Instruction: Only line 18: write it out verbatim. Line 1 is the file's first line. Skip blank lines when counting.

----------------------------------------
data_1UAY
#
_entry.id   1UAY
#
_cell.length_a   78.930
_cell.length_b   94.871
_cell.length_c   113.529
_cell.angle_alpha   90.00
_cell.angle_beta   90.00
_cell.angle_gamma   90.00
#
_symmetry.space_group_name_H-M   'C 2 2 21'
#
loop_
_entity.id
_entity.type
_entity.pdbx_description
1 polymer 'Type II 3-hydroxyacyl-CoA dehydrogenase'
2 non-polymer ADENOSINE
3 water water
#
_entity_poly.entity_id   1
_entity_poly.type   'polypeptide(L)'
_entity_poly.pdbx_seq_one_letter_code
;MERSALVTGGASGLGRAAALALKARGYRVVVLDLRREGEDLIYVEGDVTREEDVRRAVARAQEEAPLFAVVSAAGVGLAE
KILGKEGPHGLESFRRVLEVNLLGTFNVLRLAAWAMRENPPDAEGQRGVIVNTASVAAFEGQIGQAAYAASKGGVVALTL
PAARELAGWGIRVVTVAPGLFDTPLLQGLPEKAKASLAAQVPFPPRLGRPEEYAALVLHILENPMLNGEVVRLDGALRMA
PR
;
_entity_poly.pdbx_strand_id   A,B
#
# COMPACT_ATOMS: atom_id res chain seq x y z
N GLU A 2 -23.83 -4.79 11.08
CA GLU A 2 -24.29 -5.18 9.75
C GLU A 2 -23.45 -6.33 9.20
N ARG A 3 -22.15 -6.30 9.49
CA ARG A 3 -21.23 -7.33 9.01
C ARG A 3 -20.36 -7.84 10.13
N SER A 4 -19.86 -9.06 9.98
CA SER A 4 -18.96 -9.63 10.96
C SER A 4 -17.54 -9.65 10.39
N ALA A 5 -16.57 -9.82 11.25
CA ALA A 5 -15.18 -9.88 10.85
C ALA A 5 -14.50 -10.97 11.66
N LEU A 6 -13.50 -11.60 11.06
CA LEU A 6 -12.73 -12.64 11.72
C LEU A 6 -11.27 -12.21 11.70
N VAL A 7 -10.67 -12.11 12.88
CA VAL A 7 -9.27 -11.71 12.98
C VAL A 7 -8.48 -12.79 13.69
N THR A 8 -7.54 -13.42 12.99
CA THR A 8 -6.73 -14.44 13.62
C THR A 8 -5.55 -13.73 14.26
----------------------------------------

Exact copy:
1 polymer 'Type II 3-hydroxyacyl-CoA dehydrogenase'